From the moment that Europeans learned that a New World existed across the waters of the Atlantic, map makers in Western Europe began turning maps of that New World. At first these maps were grossly inaccurate and assumed the either the Americas were part of the Orient or merely consisted of islands off the shores of Asia. As more and more log books and navigation charts were returned to Spain, Portugal, France and England by explorers, the maps grew more precise.
Author Richard Thornton overhead a simple statement in a 2005 speech before the Society of Georgia Archaeology “We now know everything there is to know about the Southeastern Indians. It is time to move on to other things.” This statement was intended by a select group of academics to freeze the study of Southeastern United States to what they believed was the truth, and to stifle further research, even if new facts began to emerge.
The Tammany society – occasionally at first known as the Columbian Order took an Indian title and formulated for itself a ritual based upon supposedly Indian custom.
Biographies are a good source of information on our ancestors. They can be used as a tool to provide facts: names, dates and locations for the events in our ancestors lives. They can also provide “meat” for genealogical research, and by that we mean the story behind the person – events which shaped and molded the character of a person. We have put a great number of biographical information online, both Native American and general biographies, and have gone through all of them and provided links to the one’s specific to Native American.
The Mitchell Map remained the most detailed map of North America available in the later eighteenth century. Various impressions (and also French copies) were directly used to help establish the boundaries of the new United States of America by diplomats at the Treaty of Paris (1783) that ended the American Revolutionary War. The map’s inaccuracies
Swanton’s The Indian Tribes of North America is a classic example of early 20th Century Native American ethnological research. Published in 1953 in Bulletin 145 of the Bureau of American Ethnology, this manuscript covers all known Indian tribes broken down by location (state). AccessGenealogy’s online presentation provides state pages by which the user is then either provided a brief history of the tribe, or is referred to a more in-depth ethnological representation of the tribe and it’s place in history. This ethnology usually contains the various names by which the tribe was known, general locations of the tribe, village names, brief history, population statistics for the tribe, and then connections in which the tribe is noted.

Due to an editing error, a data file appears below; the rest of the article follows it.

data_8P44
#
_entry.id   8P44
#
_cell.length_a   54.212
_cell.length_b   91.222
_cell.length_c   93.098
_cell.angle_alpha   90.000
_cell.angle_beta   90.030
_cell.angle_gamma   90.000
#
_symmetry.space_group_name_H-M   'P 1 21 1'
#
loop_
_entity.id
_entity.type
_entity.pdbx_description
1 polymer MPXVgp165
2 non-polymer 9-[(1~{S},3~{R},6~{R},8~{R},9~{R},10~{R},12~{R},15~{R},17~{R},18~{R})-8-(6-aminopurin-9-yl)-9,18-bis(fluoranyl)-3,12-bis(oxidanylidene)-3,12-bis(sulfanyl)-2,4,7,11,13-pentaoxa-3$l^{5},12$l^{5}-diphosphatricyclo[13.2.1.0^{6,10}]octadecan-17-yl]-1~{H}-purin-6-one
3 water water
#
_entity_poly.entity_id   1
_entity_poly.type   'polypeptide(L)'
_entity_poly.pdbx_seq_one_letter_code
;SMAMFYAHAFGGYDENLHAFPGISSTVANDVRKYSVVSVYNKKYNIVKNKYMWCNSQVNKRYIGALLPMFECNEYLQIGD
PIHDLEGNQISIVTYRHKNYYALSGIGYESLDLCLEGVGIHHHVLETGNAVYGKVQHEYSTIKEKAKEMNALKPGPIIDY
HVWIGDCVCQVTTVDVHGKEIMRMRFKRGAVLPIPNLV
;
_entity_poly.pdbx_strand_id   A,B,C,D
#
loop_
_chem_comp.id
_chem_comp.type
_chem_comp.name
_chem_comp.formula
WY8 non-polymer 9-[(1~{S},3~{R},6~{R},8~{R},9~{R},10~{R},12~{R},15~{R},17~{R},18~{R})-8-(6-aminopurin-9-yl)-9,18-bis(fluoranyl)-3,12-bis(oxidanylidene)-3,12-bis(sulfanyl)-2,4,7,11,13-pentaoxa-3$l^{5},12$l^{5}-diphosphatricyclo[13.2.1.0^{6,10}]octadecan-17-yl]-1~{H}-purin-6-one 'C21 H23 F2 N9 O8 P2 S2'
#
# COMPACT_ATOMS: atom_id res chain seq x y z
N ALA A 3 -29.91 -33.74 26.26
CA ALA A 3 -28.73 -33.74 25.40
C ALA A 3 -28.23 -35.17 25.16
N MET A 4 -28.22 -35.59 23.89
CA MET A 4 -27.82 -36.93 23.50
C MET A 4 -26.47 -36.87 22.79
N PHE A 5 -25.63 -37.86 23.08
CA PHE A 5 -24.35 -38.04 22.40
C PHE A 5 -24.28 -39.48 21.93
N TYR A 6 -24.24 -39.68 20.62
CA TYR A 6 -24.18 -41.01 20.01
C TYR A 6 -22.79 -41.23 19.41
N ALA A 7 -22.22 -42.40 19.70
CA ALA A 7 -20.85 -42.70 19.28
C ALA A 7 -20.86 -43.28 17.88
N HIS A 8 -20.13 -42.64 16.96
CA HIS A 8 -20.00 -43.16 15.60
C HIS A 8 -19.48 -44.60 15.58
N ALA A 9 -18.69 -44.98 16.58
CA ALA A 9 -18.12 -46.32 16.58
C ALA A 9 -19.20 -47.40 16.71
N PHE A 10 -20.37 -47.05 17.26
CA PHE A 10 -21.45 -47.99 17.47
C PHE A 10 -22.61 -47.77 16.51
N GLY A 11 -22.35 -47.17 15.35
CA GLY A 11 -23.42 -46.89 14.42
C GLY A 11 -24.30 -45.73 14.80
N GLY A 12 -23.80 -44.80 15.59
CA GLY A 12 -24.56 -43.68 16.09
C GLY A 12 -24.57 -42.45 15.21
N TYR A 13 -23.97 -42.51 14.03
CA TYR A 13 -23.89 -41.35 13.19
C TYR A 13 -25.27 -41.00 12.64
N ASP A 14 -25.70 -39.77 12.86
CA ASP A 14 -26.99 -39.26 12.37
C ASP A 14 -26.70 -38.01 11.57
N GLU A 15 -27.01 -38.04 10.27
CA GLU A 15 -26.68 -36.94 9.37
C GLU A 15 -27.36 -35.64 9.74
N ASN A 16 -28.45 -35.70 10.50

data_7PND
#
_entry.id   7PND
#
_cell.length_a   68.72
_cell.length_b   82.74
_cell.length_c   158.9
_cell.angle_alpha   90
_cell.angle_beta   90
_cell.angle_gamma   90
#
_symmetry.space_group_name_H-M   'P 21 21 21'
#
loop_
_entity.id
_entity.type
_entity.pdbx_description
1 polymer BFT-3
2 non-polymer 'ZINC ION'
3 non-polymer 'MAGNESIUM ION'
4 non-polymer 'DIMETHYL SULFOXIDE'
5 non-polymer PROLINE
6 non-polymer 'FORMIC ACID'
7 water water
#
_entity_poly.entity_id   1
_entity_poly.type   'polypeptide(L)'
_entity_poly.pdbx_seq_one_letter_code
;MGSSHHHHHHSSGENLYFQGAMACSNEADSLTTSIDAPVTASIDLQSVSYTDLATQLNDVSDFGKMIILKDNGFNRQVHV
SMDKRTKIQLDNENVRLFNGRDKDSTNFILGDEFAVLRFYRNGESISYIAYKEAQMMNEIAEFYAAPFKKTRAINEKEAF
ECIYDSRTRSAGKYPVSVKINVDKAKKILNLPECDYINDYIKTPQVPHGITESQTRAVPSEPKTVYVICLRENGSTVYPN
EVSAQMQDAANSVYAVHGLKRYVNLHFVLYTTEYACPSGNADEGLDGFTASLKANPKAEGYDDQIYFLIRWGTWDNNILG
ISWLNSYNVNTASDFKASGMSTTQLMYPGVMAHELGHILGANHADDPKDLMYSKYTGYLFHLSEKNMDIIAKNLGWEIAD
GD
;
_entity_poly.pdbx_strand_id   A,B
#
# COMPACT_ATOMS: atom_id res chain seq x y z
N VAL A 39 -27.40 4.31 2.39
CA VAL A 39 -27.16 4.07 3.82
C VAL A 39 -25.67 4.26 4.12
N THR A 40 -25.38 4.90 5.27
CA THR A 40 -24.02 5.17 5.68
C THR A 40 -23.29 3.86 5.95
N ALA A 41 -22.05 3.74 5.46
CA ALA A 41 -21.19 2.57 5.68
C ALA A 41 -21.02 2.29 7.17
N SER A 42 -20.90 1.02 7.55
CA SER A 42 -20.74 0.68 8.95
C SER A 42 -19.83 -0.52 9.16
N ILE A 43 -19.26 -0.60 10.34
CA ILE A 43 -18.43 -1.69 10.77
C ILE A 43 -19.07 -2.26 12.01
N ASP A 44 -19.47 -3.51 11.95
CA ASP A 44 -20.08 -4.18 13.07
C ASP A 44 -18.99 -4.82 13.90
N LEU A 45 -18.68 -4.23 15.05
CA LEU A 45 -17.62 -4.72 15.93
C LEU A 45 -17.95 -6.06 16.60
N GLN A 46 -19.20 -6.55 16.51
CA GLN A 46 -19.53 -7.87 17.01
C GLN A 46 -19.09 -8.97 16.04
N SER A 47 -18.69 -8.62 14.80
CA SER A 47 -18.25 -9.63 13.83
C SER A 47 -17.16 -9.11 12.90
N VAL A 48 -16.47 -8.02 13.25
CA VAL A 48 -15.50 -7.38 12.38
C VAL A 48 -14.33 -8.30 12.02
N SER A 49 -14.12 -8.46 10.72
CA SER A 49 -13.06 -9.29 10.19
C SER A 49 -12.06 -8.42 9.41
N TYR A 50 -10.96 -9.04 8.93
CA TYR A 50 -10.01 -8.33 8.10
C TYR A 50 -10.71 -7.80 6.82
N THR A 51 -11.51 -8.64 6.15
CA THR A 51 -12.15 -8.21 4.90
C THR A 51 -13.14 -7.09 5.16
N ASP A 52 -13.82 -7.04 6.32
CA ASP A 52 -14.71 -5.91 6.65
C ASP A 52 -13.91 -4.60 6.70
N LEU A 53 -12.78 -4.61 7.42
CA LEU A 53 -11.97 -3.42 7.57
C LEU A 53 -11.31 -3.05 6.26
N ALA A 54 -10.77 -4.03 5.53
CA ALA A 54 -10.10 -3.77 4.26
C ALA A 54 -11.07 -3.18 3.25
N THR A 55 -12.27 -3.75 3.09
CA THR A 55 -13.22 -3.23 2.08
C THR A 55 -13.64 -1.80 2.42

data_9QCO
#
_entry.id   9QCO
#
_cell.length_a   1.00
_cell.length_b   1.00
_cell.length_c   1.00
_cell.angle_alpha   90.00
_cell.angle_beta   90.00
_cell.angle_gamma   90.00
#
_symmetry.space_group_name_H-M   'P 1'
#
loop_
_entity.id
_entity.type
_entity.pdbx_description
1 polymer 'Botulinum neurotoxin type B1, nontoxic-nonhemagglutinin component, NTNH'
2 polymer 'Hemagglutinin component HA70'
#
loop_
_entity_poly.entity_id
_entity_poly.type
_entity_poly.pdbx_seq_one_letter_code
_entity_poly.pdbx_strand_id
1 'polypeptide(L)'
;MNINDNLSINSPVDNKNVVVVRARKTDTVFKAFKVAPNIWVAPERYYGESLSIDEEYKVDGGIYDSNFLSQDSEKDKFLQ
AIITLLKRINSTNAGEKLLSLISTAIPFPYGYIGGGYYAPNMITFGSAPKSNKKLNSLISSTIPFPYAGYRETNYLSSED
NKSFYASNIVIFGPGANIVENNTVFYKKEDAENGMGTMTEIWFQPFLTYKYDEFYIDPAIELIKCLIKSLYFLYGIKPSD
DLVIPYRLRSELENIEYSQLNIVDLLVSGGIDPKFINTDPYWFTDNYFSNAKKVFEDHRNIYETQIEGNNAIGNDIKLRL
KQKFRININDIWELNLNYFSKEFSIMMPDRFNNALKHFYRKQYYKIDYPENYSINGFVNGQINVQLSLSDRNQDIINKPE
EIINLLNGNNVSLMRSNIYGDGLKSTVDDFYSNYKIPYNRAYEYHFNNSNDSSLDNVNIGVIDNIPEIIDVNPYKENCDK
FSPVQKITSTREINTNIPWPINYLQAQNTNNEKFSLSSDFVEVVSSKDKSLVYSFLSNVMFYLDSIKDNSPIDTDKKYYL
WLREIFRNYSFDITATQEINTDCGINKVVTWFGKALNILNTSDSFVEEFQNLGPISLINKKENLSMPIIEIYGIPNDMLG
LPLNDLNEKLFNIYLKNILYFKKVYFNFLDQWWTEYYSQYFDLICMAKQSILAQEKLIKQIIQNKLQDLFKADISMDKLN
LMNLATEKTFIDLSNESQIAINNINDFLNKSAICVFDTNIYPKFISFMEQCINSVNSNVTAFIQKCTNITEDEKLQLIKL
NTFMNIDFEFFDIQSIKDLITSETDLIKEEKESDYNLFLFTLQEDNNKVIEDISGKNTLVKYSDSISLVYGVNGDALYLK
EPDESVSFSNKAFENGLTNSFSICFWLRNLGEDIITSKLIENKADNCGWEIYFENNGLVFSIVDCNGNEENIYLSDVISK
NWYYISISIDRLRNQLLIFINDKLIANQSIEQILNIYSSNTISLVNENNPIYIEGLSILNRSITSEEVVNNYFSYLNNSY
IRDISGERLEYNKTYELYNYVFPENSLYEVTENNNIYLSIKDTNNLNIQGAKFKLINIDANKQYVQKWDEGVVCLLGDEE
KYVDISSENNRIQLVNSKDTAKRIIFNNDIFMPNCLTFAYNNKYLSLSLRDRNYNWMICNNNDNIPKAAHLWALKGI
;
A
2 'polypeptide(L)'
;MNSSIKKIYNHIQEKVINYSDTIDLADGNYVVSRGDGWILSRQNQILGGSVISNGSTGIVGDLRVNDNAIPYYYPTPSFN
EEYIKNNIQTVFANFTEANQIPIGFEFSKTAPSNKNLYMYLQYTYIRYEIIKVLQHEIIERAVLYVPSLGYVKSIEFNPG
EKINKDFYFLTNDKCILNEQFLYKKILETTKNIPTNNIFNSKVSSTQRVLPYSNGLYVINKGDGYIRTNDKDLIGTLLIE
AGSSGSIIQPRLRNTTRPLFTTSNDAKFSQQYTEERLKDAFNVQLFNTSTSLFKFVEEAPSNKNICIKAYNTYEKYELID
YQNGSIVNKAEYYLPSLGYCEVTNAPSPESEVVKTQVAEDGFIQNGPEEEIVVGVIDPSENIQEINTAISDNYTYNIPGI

Emily Marshall (Mrs. William Foster Otis). From portrait painted by Chester Harding in 1830; owned by her daughter, Mrs. Samuel Eliot, of Boston, by whose permission it is here reproduced for the first time in colors. Marcia Burns (Mrs. John Peter Van Ness). From miniature by James Peale, painted in 1797; owned by the Corcoran
Territories of the United States, by Acquisition Maps by State 1910 Alabama Census Map 1910 Alaska Census Map 1910 Arizona Census Map 1910 Arkansas Census Map 1910 California Census Map 1910 Colorado Census Map 1910 Connecticut Census Map 1910 Delaware and Maryland Census Map 1910 Florida Census Map 1910 Georgia Census Map 1910 Hawaii
Map of the Production of Tobacco, per square mile, 1910
Map of the Value of Farm Products, Improved land, 1910